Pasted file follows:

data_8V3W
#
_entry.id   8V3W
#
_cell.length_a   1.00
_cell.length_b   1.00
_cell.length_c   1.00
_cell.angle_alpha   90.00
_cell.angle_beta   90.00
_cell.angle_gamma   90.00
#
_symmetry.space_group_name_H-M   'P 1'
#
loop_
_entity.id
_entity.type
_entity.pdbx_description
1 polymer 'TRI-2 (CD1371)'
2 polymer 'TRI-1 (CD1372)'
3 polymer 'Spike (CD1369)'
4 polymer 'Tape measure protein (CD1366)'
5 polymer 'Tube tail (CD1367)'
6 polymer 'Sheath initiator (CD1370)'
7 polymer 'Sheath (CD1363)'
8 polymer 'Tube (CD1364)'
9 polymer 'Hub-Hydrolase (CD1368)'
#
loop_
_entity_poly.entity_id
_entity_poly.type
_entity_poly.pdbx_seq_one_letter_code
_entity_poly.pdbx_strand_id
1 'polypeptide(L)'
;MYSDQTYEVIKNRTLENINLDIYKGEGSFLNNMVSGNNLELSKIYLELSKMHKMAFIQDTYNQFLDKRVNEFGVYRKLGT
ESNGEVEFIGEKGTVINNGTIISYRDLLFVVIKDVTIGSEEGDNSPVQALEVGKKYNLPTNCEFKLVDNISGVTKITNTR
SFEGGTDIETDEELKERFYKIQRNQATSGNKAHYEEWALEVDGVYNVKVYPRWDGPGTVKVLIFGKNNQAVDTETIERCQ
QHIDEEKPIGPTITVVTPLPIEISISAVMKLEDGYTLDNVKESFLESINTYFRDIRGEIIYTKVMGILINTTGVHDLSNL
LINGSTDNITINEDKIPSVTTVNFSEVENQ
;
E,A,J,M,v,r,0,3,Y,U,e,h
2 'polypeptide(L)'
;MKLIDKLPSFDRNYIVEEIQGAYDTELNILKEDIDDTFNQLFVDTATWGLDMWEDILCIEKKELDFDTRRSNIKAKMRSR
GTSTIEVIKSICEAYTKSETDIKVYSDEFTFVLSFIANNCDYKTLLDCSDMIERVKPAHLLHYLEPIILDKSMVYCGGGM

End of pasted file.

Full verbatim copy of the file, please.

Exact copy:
data_8V3W
#
_entry.id   8V3W
#
_cell.length_a   1.00
_cell.length_b   1.00
_cell.length_c   1.00
_cell.angle_alpha   90.00
_cell.angle_beta   90.00
_cell.angle_gamma   90.00
#
_symmetry.space_group_name_H-M   'P 1'
#
loop_
_entity.id
_entity.type
_entity.pdbx_description
1 polymer 'TRI-2 (CD1371)'
2 polymer 'TRI-1 (CD1372)'
3 polymer 'Spike (CD1369)'
4 polymer 'Tape measure protein (CD1366)'
5 polymer 'Tube tail (CD1367)'
6 polymer 'Sheath initiator (CD1370)'
7 polymer 'Sheath (CD1363)'
8 polymer 'Tube (CD1364)'
9 polymer 'Hub-Hydrolase (CD1368)'
#
loop_
_entity_poly.entity_id
_entity_poly.type
_entity_poly.pdbx_seq_one_letter_code
_entity_poly.pdbx_strand_id
1 'polypeptide(L)'
;MYSDQTYEVIKNRTLENINLDIYKGEGSFLNNMVSGNNLELSKIYLELSKMHKMAFIQDTYNQFLDKRVNEFGVYRKLGT
ESNGEVEFIGEKGTVINNGTIISYRDLLFVVIKDVTIGSEEGDNSPVQALEVGKKYNLPTNCEFKLVDNISGVTKITNTR
SFEGGTDIETDEELKERFYKIQRNQATSGNKAHYEEWALEVDGVYNVKVYPRWDGPGTVKVLIFGKNNQAVDTETIERCQ
QHIDEEKPIGPTITVVTPLPIEISISAVMKLEDGYTLDNVKESFLESINTYFRDIRGEIIYTKVMGILINTTGVHDLSNL
LINGSTDNITINEDKIPSVTTVNFSEVENQ
;
E,A,J,M,v,r,0,3,Y,U,e,h
2 'polypeptide(L)'
;MKLIDKLPSFDRNYIVEEIQGAYDTELNILKEDIDDTFNQLFVDTATWGLDMWEDILCIEKKELDFDTRRSNIKAKMRSR
GTSTIEVIKSICEAYTKSETDIKVYSDEFTFVLSFIANNCDYKTLLDCSDMIERVKPAHLLHYLEPIILDKSMVYCGGGM